Between the MARWA and the many other reported positions of the boats, there are several days’ travel in each case – the search area is simply huge, the distances very large. We can hardly imagine ourselves how it must be to sit for days on one of the wooden boats, to have no possibility to sleep or to eat sensibly, or to be able to use a toilet and to always have the uncertainty and the fear of whether one will ever have solid ground under one’s feet again.
After a weather-related stopover on El Hierro, we first returned to Tenerife where minor repairs were made to the boat. After three days in the harbor we could start again although the weather was going to get much worse. The conditions on the Atlantic are rough. Even our small boat can quickly reach its limits there. But while we are equipped with navigation, radio and safety technology, the wooden boats with refugees often sail without any equipment, navigate by the stars or on sight and good ‘luck’. It is almost a miracle that now and then boats make it to the islands.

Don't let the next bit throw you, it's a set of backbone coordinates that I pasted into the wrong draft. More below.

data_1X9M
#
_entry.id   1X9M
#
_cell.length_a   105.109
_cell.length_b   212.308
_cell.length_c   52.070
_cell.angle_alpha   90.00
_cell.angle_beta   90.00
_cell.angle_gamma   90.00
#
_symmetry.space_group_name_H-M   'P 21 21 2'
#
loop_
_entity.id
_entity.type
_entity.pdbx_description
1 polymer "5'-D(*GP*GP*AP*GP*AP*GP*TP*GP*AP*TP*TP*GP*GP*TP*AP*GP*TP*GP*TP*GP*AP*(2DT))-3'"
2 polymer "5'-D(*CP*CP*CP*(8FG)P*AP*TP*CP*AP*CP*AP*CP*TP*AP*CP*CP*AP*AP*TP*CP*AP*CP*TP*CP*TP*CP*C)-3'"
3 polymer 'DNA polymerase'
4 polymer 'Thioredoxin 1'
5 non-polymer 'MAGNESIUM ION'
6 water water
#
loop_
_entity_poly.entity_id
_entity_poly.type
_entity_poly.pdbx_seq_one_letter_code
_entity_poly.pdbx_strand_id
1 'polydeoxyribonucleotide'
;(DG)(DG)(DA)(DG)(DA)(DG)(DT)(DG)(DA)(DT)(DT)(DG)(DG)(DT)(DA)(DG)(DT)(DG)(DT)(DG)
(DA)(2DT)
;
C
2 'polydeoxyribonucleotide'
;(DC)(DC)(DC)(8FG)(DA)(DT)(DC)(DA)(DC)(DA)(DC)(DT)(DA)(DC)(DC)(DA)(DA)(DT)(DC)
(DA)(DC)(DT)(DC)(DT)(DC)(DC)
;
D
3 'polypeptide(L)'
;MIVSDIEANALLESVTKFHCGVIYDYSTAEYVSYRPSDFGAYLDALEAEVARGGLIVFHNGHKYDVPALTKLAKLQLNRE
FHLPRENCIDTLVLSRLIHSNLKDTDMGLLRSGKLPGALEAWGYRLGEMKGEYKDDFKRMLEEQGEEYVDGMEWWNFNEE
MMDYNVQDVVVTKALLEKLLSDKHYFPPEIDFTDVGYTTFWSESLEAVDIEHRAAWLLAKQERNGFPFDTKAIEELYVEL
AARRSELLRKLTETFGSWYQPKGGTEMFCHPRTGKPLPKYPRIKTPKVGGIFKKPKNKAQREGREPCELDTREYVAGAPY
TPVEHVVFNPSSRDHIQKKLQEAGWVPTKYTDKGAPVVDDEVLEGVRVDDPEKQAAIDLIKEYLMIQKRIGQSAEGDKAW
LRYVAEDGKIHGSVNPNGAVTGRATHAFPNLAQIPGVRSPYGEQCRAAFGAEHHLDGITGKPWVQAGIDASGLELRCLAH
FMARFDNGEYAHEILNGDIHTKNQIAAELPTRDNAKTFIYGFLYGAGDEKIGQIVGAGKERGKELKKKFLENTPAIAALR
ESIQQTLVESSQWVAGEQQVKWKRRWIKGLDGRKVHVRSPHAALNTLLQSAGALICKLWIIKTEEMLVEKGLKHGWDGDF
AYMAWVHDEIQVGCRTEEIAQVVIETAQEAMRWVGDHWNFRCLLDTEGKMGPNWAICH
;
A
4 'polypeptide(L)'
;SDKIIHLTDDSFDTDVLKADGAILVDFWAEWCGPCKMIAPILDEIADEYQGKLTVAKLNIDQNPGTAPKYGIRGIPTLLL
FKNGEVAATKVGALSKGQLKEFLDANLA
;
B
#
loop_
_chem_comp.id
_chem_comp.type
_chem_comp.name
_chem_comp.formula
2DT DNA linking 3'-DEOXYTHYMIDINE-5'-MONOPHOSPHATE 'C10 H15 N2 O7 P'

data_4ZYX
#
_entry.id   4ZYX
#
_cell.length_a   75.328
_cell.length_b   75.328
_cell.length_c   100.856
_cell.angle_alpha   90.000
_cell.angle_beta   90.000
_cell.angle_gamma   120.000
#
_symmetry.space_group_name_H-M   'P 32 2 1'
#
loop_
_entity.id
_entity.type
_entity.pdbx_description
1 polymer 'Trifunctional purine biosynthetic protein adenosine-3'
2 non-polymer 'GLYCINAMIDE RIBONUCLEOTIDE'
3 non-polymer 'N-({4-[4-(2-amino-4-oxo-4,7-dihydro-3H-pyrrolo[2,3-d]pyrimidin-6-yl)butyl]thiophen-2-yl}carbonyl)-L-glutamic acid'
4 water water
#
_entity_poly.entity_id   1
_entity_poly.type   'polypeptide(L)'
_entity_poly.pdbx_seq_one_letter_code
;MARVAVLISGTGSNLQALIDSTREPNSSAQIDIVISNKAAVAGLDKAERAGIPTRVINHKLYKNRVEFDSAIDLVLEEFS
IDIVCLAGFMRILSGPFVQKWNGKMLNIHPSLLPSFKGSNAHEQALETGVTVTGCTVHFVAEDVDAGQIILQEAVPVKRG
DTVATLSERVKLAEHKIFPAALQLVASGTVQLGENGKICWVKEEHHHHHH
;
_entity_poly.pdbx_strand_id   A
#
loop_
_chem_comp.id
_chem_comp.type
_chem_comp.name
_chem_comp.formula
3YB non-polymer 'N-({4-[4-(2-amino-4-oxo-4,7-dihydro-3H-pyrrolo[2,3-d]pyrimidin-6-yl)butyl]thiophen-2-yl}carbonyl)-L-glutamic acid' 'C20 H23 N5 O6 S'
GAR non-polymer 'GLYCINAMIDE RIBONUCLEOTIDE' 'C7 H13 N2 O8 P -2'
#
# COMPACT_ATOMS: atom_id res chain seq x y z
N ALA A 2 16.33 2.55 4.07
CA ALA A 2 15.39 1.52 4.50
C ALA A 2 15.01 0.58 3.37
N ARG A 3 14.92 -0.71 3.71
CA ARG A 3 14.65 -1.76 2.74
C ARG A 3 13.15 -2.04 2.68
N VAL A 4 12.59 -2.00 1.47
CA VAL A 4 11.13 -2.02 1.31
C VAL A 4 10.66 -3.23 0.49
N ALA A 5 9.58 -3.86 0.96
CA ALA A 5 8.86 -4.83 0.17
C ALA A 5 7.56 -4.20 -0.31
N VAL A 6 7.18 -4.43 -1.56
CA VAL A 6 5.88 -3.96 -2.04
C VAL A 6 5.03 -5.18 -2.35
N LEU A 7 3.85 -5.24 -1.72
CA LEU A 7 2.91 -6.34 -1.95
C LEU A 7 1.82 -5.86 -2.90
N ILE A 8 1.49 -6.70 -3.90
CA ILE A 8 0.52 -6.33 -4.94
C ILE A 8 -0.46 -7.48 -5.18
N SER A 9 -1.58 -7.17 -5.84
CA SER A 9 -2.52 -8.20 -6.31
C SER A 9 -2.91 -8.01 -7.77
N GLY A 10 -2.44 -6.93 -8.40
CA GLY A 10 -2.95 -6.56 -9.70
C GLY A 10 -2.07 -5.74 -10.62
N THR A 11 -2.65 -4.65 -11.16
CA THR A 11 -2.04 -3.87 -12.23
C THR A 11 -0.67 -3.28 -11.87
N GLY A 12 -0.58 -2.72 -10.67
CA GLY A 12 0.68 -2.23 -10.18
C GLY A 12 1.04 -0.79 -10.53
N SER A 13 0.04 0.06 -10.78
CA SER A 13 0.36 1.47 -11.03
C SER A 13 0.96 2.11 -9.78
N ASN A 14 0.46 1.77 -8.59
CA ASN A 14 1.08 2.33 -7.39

Two weeks later, it is already mid-May, the crew of the Marwa finishes its operation on the Atlantic. We could not find a boat in distress. However, we heard again regularly over the radio from people who dare to make the dangerous crossing. Again we heard that the rescue control center asks all ships in the region to keep an intensive lookout, because one or the other boat does not have accurate position data. We once heard of 47 refugees, once 94, once 36 people who were fortunately rescued by Salvamento Maritimo. And also on the way back we heard again the radio message that the boat, which started on 22.04.2023 from Dakar in Senegal, is still searched. For 16 days now. With it the people who have set out to start a new life. Will they ever be found? We do not know.
We pack our things and will now fly back home. With the knowledge that people have to fight for their survival here every day. They can’t just get on a plane. The European isolationist policy forces them to take the dangerous route across the water and every day more than four people lose their lives here.
Credits: Hermine Poschmann, Anja Taubert